Following at least four years of cellular coverage problems plaguing hundreds of Purcellville residents, the town is on track to provide a more permanent solution.
The Town Council on Tuesday night voted unanimously to direct the town staff to create an implementation plan for the design and construction of a 125- to 175-foot-tall cell tower to be located on the Basham Simms Wastewater Facility that will improve cellular signal strength, patch coverage gaps and provide the town with improved water meter reading and police radio systems—along with bringing in more revenue via cellular carrier leases.
The drive to advance plans for a new cell tower comes nine months after residents in the Hirst Farm and Locust Grove neighborhoods in the southwestern portion of town began experiencing additional problems with poor cellular coverage.
In June 2018, when the town initiated repairs to the Maple Avenue water tower, the AT&T, Sprint, T-Mobile and Verizon cell antennas located atop the tower, 205 feet above ground, were moved to a temporary tower that now has them perched anywhere from 110-150 feet in the air. The antennas’ lower height has given many residents in the southern part of town headaches when making phone calls.
Councilman Nedim Ogelman said that also created safety problems because residents haven’t just had their calls dropped, but they often are unable to make calls.
“There is a significant likelihood that people trying to reach 911 services from that neighborhood might not be able to get through,” he said. “That is the dominant grounds for pursuing it.”
Police Chief Cynthia McAlister also said the weak cell coverage is a major concern. “That’s one of my big worries … is having calls dropped and us not being able to get to people,” she said.
Vice Mayor Ryan Cool said that because of the coverage issues, many parents have been unable to get a hold of their children and teleworkers have had to leave their homes and drive to areas of town that have better coverage to conduct business.
The town has been looking to install a new cell tower at the Basham Simms property, which abuts the Hirst Farm community, since 2017. If the town installs one there, it would be on ground that’s 41 feet higher than the ground where the Maple Avenue water tower stands.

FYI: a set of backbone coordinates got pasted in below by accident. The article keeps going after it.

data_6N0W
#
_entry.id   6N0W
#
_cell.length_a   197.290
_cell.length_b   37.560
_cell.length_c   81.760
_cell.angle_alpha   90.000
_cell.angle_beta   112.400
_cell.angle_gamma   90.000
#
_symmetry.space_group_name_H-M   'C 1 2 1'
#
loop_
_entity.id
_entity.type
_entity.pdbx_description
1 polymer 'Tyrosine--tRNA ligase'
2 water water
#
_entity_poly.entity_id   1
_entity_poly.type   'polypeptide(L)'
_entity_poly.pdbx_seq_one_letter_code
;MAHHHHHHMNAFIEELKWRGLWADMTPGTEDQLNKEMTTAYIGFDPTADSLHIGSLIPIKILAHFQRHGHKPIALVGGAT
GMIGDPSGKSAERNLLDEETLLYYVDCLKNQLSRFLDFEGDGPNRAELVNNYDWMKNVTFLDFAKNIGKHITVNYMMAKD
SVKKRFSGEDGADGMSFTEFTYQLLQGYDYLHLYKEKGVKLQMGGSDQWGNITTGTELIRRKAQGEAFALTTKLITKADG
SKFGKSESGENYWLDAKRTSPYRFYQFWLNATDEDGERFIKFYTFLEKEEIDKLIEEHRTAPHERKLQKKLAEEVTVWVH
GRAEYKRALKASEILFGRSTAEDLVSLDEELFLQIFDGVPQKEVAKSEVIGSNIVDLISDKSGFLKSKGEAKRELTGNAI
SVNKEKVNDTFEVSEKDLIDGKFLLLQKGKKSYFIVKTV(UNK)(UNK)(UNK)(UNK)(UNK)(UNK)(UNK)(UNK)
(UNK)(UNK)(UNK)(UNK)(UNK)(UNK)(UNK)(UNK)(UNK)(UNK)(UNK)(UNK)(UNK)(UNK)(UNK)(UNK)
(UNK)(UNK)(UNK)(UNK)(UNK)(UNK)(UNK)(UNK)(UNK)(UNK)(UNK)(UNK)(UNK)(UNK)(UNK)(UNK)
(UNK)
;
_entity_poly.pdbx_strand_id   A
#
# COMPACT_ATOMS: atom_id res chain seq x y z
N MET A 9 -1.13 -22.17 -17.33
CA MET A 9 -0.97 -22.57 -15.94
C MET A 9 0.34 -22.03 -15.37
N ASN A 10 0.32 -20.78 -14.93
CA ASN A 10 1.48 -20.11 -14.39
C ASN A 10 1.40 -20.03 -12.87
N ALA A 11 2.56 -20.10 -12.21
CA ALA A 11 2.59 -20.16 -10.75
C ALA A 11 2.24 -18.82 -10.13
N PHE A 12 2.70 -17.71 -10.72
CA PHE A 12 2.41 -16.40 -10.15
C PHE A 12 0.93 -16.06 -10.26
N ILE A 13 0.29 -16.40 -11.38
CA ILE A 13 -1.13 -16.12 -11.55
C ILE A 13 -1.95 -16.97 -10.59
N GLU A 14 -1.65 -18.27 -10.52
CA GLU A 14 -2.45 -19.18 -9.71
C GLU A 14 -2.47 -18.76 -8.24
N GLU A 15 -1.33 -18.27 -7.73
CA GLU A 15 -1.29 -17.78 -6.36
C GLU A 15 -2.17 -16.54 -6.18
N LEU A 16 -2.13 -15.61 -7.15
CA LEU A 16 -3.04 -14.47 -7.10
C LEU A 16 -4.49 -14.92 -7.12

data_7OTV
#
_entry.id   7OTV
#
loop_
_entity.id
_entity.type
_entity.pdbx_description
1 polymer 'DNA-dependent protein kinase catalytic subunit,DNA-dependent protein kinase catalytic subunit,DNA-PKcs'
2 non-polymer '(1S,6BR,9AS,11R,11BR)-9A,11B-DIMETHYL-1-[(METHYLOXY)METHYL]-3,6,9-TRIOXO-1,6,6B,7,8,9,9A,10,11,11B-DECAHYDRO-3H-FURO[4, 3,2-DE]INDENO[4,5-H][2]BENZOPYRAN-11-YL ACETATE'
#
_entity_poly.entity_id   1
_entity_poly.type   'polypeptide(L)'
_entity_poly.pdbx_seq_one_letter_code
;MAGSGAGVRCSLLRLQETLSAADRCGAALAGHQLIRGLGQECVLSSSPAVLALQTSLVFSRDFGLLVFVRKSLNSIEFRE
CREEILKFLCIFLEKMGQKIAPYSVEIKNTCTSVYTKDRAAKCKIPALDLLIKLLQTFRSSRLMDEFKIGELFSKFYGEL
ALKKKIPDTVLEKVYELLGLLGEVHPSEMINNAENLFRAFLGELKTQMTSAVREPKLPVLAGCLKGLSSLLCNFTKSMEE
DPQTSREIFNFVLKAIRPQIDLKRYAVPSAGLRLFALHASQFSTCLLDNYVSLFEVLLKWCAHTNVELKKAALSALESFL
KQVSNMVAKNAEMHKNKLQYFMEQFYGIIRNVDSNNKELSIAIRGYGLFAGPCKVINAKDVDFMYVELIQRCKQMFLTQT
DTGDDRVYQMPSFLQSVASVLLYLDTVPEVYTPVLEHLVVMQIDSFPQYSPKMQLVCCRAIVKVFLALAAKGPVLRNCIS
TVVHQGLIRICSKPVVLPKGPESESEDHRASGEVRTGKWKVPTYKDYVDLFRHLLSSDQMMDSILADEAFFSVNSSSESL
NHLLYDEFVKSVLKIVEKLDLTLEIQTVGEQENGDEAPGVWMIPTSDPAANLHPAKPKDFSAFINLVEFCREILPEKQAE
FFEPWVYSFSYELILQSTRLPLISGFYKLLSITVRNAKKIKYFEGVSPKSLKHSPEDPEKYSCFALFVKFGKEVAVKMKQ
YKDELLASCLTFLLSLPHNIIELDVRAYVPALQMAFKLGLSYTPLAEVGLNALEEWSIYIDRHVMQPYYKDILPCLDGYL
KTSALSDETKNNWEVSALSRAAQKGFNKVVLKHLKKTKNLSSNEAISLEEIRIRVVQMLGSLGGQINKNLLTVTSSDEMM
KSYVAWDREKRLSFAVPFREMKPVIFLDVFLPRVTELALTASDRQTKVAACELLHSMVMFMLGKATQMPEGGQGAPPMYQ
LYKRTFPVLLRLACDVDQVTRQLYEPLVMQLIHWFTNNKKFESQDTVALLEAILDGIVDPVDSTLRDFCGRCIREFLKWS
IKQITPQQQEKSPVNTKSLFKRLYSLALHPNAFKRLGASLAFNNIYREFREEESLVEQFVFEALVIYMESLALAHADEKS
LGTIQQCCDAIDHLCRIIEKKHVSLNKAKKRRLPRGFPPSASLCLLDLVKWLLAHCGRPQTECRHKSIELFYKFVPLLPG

According to a September 2017 staff report, a 125-foot cell tower would cost $198,805 to install, while a 175-foot tower would cost $233,533.
Staff members estimate that if it charges each of the four cellular carriers $1,500 per month to sit atop the new tower, with a 5 percent lease increase every five years, it would pull in $360,000 in the first five years and $378,000 between years six and 10.
That would allow the town to break even on a 175-foot tower by the end of the fourth year, with an additional $54,467 in profit at that point. For a 125-foot tower, the town could break even by the end of the third year and pocket an additional $17,195 of profit.
By year 10, the town could net up to $540,000 of profit through leasing space to cellular carriers, which could be used to pay down the town’s $30 million of wastewater debt, according to the report.
Aside from providing residents and businesses with improved cellular coverage, a new tower could also act as an extension of a town-wide broadband initiative that began with a pilot program at the Fireman’s Field complex in October 2017. If the cell tower is built and the town installs its own antennas on it, residents in that area could have access to free WiFi and town staff could get its own private radio network.
As for the cellular antennas that were moved from the water tower last summer, Suez Water Systems Consultant Brad Brown said in October that they could be re-installed as early as March.
The town staff will present council members with its implementation plan for the new cell tower at the April 9 Town Council meeting.